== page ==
- Avian vet costs (a single vet consultation is around 80$)
If the bird gets sick, you’ll need to pay for medicine, testing, and multiple consultations.
I spent 200$ on my cockatiels vet care just last month!
Without a flexible and reliable income, you won’t be able to afford the necessary expenses that come with owning a bird.
Don’t adopt a bird if you can’t afford it, otherwise, they’ll become a financial burden.
5) Birds Like To Be Messy
Birds are among the messiest pets you can own.
They poop everywhere, fling food around, and drop their feathers wherever they please.
No matter what bird you decide to adopt, you’ll be dealing with lots of mess.
Larger birds will make larger messes, their poops are bigger and they can fling food further away.
However, don’t let this convince you that smaller birds are mess-free pets.
All birds are messy and have almost 0 consideration for keeping your house tidy.
If you want your house to be as tidy as possible while living with birds, you’ll need a mess management plan.
That link takes you to my guide on keeping a tidy house with small messy birds.
When adopting a bird, you should know that you’re signing up for a lot more cleaning.
6) They WIll Destroy EVERYTHING!
Most birds, especially parrots, are naturally destructive.
Parrots have a natural instinct to shred and break whatever is in the area.
Smaller birds are usually happy shredding balsa wood, cardboard, or paper.
However, larger birds such as macaws and cockatoos like to target stronger materials, such as household objects.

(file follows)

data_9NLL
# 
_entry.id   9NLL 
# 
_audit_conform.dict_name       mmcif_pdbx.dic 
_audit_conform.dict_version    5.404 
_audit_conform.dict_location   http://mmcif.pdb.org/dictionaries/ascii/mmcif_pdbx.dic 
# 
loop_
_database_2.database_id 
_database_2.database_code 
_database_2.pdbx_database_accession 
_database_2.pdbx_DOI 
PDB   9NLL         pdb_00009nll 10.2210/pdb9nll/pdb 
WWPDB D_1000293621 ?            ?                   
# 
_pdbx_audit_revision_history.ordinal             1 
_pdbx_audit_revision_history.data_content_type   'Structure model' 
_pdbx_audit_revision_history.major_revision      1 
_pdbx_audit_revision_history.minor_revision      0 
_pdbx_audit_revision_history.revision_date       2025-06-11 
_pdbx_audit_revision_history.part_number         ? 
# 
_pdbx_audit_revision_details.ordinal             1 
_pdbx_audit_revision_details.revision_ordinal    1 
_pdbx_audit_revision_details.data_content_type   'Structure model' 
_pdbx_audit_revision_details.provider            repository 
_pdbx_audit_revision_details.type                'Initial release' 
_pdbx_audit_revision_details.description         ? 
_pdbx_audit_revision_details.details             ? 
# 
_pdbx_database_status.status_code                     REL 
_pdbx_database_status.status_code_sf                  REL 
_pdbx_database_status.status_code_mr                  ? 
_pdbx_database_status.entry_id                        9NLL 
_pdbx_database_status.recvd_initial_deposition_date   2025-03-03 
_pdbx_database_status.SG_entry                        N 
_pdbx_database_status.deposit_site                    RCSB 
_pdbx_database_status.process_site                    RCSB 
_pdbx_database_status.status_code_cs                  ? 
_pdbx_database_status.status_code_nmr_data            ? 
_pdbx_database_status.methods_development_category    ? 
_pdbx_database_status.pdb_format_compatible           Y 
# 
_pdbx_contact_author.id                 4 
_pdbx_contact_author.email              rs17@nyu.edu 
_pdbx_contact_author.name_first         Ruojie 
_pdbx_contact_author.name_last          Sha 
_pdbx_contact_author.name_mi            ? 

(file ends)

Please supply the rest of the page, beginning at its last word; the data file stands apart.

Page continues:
Common targets for destruction include:
- Wooden chairs
- Table corners
- Other wooden furniture
Anything breakable in your house is usually targeted by large birds.
As a bird owner, it’ll be your job to provide adequate shredding outlets so they don’t target these household objects.
Smaller birds will shred smaller toys.
Larger birds will need tree branches and other strong materials to satisfy their destructive needs.
7) Some Bird Species Are Dusty
The dustiest bird species include the cockatiel, cockatoo, and the African grey parrot.
All birds have dust, but these are the dustiest birds.
Look at this cockatiel releasing its dandruff:
If you live with someone who has respiratory problems, a dusty bird could potentially worsen their condition.
There are people who have rehomed their birds because an older relative couldn’t handle the dust.
This is a serious consideration you must make before getting a bird.
Air purifiers are often used by bird owners to combat the amount of dust that lingers in the air.
8) Birds Require Lots Of Space
Having plenty of space in your house is essential if you plan to keep birds.
Not only do they need space to exercise, play, and fly around, but they’ll need space to store their large cage and wooden perches.
Flying is absolutely essential to a bird’s health, so they should have enough space to do it.
Without enough space, your birds will feel very cramped as they can barely fly around, which may cause stress.
Large bird rooms or outdoor aviaries are ideal for flight and play.
Don’t adopt a bird unless you have some open spaces.
9) You Need Patience With Birds
No bird will provide their owners with instant results or gratification.
When it comes to taming, training, bonding, and diet conversions, patience from the owner is essential.
Building a bond with any bird takes a lot of effort, care, and patience.
Solid relationships are built on trust, especially with birds.
Showing a bird that you understand them and that you’re willing to be patient with them will earn you some trust points.
However, trying to rush through the taming process by forcing interactions will probably make them hate you.
Whatever you plan on doing with a bird, give yourself plenty of time to reach that goal.
Patience goes a long way with birds.
10) Toxic Fumes & Scents
Before getting a bird, you should know all of the common household dangers.
Household dangers include toxic fumes and materials that can make birds sick.
Cigarette smoke is an obvious toxic fume, but a few other toxic fumes we humans use on a daily basis include:
- Hair spray
- Cleaning Products
- Cooking products (Non-stick cookware fumes can cause a birds death)
- Nail Polish
- Scented Candles
Birds can get very sick if they inhale any of these fumes.